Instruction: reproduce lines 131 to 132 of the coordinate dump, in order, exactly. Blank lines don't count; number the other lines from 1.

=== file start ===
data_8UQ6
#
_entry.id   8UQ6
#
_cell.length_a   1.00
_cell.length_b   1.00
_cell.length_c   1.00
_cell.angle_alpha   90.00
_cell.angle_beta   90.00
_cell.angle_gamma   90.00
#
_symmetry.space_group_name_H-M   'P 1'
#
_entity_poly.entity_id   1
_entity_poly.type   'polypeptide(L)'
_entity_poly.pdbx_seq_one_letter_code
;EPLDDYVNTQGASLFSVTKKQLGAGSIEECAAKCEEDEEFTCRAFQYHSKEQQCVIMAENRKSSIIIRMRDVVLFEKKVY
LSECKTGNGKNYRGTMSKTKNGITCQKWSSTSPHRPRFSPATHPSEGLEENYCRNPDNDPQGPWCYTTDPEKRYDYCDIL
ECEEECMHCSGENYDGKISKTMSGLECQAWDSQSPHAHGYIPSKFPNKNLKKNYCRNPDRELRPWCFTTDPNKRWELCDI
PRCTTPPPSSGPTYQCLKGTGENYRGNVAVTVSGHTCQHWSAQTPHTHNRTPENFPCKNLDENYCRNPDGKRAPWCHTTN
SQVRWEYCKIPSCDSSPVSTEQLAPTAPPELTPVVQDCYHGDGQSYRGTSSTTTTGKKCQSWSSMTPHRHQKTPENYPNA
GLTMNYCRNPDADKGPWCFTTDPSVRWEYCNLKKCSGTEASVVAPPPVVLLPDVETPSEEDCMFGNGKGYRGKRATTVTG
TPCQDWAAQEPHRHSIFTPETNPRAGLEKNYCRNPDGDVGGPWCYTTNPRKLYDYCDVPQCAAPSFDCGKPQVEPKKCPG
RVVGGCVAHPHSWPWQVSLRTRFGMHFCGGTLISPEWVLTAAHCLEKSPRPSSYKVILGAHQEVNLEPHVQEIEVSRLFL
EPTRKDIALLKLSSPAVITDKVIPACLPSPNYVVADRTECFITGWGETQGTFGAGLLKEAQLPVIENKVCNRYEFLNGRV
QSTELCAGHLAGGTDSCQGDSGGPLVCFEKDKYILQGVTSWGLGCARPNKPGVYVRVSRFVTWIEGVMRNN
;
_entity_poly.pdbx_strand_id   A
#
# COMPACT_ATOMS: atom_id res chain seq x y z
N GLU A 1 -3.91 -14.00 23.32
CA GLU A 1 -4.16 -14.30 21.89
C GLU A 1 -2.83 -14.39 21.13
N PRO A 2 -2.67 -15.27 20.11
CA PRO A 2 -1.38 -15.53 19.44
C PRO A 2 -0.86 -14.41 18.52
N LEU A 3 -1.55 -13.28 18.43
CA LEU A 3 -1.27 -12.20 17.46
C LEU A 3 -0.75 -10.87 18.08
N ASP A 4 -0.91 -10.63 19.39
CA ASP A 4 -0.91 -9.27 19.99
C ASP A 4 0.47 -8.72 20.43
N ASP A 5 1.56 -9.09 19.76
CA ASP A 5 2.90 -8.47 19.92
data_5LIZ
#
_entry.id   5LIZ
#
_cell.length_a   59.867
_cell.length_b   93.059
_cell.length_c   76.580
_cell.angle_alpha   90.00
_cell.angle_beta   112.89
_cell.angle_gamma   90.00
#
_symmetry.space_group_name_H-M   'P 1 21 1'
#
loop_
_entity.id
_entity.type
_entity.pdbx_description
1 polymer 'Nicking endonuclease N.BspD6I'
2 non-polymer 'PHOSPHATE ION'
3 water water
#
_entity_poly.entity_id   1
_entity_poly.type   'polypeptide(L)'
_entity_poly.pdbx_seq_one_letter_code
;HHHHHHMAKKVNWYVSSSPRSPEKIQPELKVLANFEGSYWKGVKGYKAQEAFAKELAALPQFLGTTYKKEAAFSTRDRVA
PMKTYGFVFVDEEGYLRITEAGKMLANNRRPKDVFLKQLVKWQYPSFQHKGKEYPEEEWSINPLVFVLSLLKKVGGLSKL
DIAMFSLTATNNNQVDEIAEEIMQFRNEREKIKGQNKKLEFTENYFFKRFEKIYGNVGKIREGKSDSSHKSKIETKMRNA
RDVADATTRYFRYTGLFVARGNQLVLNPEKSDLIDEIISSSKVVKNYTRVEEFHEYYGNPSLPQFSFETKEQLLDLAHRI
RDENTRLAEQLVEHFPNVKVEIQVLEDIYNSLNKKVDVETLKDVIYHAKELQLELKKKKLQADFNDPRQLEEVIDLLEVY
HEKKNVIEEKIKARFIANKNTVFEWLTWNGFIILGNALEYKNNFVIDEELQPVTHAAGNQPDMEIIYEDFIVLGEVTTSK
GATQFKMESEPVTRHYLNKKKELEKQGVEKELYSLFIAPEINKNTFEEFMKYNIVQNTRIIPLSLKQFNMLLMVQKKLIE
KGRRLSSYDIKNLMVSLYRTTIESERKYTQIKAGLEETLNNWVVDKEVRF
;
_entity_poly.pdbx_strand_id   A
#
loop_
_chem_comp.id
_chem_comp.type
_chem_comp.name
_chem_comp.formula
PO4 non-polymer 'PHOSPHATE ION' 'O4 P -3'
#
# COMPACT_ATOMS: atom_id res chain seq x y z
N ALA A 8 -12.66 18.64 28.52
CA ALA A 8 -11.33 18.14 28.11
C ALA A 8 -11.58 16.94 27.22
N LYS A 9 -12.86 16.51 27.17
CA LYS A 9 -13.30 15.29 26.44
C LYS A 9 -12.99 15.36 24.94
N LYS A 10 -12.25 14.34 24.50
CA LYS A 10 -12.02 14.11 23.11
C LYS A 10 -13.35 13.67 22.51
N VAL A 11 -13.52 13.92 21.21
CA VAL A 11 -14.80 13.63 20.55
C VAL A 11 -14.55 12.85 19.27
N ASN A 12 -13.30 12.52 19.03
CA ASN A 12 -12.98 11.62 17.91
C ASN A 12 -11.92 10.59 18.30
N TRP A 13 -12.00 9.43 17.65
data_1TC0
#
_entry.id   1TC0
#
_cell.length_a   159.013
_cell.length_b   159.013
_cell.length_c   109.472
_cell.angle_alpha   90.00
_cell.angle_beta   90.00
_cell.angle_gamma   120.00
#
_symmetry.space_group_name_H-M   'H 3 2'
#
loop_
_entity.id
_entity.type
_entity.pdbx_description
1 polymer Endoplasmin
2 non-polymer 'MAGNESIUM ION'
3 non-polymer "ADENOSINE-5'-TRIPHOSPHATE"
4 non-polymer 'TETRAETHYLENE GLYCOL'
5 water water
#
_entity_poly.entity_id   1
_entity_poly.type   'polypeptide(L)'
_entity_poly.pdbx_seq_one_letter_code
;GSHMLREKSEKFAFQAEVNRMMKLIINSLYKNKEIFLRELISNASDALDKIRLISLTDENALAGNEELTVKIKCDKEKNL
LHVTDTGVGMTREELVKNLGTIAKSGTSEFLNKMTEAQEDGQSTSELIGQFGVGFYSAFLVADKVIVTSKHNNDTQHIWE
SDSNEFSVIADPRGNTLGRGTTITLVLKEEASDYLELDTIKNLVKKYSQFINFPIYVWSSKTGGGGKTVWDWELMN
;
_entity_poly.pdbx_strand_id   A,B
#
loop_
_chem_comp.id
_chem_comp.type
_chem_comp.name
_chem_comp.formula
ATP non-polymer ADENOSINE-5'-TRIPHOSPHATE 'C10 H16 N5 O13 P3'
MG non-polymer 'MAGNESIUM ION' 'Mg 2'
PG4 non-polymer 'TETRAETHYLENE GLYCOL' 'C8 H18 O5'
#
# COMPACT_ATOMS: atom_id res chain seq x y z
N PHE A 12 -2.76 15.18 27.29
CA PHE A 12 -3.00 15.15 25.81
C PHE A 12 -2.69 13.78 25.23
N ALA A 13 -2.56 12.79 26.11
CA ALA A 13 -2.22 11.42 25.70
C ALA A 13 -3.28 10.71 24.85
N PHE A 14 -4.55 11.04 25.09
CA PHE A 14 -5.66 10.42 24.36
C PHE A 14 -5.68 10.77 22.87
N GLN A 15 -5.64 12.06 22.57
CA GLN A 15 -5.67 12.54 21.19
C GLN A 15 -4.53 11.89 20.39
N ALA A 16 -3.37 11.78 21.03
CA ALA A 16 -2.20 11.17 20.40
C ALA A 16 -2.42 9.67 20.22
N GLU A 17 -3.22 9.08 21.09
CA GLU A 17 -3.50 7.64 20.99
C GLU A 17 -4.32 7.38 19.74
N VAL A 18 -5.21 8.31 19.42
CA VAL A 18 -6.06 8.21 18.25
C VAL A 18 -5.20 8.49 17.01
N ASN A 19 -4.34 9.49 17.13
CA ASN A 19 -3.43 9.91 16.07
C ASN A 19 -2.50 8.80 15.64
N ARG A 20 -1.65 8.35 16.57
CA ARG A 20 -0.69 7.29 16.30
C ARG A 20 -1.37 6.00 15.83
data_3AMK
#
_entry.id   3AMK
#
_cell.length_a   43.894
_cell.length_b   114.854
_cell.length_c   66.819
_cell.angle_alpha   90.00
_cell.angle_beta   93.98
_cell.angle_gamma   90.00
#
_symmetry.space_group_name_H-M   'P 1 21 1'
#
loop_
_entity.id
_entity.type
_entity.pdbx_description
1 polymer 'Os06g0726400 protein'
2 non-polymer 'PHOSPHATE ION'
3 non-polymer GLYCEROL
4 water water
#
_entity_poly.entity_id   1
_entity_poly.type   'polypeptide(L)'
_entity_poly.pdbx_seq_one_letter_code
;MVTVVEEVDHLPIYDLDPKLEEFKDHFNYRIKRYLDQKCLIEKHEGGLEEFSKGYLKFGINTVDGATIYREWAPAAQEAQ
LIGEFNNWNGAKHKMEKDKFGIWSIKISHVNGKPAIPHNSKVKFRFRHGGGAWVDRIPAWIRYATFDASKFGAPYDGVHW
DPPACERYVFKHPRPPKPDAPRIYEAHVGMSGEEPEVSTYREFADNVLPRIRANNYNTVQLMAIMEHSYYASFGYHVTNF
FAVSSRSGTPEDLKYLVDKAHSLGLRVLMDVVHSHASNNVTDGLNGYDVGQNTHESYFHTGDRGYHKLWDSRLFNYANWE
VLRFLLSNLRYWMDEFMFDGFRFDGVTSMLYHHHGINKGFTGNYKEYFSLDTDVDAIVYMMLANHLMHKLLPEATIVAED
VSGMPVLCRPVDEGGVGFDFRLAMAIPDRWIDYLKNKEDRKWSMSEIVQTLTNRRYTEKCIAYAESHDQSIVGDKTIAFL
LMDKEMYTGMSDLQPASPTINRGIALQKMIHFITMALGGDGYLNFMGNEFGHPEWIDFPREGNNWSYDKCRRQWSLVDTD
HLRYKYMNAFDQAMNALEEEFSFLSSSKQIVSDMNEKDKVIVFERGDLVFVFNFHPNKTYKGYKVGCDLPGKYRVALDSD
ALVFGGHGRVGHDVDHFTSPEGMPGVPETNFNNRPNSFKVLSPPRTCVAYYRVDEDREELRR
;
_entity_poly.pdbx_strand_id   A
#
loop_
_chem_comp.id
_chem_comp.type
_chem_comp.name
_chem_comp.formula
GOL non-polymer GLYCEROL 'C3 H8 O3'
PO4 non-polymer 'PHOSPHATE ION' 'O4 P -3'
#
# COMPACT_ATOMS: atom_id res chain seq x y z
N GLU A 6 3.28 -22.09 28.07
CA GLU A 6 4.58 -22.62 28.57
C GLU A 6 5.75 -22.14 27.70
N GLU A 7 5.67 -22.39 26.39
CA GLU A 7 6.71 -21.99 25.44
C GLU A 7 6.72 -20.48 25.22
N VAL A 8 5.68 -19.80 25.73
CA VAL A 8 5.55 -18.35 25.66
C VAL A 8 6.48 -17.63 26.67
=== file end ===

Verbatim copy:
LHVTDTGVGMTREELVKNLGTIAKSGTSEFLNKMTEAQEDGQSTSELIGQFGVGFYSAFLVADKVIVTSKHNNDTQHIWE
SDSNEFSVIADPRGNTLGRGTTITLVLKEEASDYLELDTIKNLVKKYSQFINFPIYVWSSKTGGGGKTVWDWELMN